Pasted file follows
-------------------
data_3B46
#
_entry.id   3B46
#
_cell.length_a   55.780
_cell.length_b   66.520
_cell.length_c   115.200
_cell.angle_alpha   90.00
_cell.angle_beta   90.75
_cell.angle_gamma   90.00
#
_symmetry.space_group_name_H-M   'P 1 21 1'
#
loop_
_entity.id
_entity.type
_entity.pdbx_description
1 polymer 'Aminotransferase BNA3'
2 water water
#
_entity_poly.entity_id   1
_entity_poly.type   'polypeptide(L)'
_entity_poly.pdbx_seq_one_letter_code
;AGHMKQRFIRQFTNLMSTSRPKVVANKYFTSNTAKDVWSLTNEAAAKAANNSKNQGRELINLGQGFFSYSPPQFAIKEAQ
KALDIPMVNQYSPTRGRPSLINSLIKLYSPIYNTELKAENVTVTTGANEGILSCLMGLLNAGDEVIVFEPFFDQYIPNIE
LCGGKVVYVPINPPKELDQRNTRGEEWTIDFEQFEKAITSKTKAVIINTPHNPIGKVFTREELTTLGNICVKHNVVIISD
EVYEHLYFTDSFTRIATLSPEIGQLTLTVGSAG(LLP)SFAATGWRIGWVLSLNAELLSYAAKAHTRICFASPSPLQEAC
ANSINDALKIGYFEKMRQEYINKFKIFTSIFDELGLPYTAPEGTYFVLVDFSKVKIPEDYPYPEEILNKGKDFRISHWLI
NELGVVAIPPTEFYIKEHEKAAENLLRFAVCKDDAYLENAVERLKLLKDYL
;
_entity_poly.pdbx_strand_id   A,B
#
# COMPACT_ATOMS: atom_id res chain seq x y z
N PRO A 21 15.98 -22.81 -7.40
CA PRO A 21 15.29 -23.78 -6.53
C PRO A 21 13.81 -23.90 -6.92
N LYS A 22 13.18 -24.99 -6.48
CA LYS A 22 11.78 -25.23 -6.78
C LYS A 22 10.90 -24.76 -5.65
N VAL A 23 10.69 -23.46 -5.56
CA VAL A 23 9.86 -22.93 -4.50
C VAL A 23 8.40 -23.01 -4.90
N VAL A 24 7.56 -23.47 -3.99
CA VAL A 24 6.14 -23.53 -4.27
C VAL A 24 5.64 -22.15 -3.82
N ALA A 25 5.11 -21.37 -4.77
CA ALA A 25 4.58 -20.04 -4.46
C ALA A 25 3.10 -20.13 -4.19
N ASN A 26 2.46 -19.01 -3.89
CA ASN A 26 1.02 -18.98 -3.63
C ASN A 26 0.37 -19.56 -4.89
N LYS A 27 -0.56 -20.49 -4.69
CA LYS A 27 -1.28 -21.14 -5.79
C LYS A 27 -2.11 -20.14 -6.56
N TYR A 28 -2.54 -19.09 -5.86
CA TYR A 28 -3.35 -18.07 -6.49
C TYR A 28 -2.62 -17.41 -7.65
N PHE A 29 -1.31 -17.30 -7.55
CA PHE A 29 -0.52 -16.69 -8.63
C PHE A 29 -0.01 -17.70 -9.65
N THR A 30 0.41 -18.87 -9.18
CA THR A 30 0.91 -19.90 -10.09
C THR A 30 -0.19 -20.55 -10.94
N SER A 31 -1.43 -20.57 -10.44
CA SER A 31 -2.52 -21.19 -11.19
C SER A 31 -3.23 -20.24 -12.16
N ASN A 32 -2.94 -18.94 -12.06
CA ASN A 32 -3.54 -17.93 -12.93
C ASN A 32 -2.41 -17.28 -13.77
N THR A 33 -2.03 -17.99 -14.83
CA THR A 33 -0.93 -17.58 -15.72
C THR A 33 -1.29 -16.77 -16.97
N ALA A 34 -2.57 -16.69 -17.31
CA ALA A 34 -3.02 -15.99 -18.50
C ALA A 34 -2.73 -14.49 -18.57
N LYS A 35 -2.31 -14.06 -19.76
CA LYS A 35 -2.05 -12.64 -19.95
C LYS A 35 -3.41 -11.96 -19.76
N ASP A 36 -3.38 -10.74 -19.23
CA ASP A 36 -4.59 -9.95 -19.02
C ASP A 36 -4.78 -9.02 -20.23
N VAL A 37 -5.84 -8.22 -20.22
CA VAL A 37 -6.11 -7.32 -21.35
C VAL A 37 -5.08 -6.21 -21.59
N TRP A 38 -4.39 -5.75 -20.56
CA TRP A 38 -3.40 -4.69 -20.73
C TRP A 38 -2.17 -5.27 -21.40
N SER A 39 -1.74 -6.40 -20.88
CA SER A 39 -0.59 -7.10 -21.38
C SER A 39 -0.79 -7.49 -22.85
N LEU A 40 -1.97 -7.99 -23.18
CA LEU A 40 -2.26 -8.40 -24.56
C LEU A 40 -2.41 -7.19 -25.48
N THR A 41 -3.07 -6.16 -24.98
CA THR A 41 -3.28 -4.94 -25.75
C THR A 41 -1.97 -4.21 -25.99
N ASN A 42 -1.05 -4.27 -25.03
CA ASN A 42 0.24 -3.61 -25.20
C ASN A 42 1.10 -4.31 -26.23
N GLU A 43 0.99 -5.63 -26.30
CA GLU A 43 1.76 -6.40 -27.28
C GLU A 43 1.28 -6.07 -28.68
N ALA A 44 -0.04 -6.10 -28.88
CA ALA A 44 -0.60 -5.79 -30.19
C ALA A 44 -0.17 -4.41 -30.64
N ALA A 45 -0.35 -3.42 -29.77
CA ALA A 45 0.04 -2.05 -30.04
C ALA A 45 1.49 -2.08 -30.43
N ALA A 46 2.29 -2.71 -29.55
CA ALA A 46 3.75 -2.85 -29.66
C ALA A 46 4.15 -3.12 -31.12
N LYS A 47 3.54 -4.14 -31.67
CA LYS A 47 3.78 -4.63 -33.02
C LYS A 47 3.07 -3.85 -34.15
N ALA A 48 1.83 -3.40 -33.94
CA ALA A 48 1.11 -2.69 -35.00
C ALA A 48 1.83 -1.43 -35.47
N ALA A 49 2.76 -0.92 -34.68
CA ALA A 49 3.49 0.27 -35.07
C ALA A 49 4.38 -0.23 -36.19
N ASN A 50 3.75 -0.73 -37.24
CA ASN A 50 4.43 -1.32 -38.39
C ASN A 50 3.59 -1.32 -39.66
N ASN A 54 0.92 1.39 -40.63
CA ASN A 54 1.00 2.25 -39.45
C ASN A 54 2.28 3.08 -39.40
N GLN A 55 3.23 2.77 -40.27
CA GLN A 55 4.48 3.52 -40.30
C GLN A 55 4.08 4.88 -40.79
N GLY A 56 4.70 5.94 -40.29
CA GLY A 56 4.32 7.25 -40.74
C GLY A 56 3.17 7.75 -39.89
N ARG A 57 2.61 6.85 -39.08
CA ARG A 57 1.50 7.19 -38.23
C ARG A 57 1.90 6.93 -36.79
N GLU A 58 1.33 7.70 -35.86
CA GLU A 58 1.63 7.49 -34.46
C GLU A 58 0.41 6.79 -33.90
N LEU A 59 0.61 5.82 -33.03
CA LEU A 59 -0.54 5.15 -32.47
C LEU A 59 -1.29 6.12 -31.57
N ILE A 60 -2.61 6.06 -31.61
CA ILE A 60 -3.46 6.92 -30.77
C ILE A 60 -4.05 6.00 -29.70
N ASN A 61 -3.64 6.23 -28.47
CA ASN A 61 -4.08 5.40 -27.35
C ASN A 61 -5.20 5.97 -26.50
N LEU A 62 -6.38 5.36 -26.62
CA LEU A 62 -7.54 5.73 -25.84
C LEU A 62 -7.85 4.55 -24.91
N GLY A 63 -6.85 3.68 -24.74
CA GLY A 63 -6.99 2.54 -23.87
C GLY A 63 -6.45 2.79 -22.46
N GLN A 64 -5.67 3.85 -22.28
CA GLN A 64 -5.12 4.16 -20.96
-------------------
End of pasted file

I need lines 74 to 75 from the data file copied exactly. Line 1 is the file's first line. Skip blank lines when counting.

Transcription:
CA ALA A 34 -3.02 -15.99 -18.50
C ALA A 34 -2.73 -14.49 -18.57